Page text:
MaaS is so complex and has so many different players that businesses should choose carefully when selecting their payments provider. A truly winning MaaS strategy is one that leverages payments innovation to deliver more user-friendly transport services, while continuing to meet its reliability and security goals.
A winning strategy is also one that is adaptable. The MaaS market will undoubtedly have a profound impact on financial firms, urban planners, vehicle manufacturers, and many other businesses. As more MaaS solutions enter the market, it could well be that the payments process ultimately determines whether each one succeeds or fails.
If you want to make sure that you get your MaaS strategy right, get in touch with PaymentGenes Consultancy today. We have the experience and contacts to ensure you implement a business plan that delivers success today - and in the future.
The fintech space has expanded significantly in recent times. The emergence of agile new players has disrupted the status quo, providing customers with state-of-the-art services and giving long-established financial institutions plenty to think about. Globally, the fintech market is predicted to be worth approximately $324 billion by 2026, exhibiting a CAGR of 23.41%.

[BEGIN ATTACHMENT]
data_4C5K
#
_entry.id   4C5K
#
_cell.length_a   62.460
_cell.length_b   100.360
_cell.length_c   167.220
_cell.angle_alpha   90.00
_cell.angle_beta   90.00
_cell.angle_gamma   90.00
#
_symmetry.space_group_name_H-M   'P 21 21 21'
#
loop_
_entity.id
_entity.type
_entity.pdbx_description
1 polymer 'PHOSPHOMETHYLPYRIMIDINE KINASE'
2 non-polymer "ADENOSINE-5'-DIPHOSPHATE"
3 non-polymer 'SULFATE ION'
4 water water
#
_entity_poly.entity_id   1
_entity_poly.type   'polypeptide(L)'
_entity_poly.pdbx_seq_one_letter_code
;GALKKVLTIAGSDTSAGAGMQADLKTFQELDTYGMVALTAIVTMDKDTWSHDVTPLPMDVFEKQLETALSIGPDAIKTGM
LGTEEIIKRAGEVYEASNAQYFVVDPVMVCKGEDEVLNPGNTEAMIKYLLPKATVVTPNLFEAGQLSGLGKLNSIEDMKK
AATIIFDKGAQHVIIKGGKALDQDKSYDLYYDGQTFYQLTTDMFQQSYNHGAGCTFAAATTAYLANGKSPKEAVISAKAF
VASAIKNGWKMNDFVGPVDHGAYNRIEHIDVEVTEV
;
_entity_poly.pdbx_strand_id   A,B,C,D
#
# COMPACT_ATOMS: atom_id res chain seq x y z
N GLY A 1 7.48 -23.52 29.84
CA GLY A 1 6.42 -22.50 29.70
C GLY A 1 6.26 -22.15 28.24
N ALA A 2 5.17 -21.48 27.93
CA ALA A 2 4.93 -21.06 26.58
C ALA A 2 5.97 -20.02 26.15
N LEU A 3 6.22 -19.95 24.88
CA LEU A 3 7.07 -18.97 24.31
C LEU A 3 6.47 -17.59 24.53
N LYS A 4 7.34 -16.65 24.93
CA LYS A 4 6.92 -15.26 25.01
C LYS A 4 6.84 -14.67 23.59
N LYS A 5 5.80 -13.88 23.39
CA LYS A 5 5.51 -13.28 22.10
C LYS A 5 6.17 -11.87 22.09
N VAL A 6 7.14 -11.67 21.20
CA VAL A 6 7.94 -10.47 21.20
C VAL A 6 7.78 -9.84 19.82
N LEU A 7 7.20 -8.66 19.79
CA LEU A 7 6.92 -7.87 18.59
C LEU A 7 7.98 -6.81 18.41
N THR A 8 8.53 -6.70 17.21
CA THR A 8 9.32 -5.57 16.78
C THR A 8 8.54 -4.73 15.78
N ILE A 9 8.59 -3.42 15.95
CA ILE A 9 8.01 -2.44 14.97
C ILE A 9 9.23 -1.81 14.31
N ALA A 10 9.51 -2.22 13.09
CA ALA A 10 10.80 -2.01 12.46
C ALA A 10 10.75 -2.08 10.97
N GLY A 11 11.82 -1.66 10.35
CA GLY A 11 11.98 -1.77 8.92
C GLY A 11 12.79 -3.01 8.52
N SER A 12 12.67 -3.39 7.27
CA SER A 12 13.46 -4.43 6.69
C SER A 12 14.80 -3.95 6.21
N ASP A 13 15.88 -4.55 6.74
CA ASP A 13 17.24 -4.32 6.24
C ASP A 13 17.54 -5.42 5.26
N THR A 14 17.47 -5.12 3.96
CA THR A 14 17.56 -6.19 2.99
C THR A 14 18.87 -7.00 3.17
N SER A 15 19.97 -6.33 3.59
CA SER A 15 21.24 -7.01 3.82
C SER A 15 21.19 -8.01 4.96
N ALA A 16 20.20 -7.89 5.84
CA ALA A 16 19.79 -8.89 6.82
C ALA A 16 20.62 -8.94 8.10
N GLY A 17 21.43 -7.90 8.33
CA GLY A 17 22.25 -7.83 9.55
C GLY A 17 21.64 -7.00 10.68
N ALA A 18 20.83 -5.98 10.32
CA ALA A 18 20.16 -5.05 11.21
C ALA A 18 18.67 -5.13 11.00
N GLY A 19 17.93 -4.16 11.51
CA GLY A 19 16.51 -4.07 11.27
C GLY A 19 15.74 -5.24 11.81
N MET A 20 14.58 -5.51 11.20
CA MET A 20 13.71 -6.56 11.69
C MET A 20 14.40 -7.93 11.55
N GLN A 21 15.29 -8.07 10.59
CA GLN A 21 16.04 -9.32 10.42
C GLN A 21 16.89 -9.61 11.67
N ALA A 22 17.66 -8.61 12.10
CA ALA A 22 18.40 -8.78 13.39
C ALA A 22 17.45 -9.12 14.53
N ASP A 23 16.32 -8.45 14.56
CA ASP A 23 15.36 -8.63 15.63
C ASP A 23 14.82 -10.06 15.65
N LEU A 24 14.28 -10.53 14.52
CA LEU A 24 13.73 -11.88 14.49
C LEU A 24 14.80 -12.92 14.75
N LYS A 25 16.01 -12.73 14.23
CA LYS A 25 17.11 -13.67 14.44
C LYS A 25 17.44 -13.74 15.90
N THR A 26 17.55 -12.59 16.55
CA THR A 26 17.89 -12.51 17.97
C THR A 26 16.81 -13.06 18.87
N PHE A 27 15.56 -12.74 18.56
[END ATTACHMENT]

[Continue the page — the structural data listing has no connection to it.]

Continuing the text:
Although some aspects of how we move around the urban environment have changed in recent years, several familiar problems remain. Cities continue to be plagued by over-burdened infrastructure, worryingly high pollution levels, and - perhaps most annoying of all - traffic. The large-scale transition to MaaS is the solution, yet also one of the biggest multifaceted challenges to overcome - in which payments play a critical role.
If Mobility-as-a-Service (MaaS) solutions are to continue their upward trajectory, businesses must ensure that the payment process is as frictionless as possible. Fortunately, the mobile payments space has developed rapidly over the last few years. When PayPal revolutionized the payments space in the early 2000s, it had few competitors in the nascent digital market. Today, every bank has its own mobile app to facilitate payments and a host of fintech firms have been founded as payment processors or gateways to create a highly competitive ecosystem.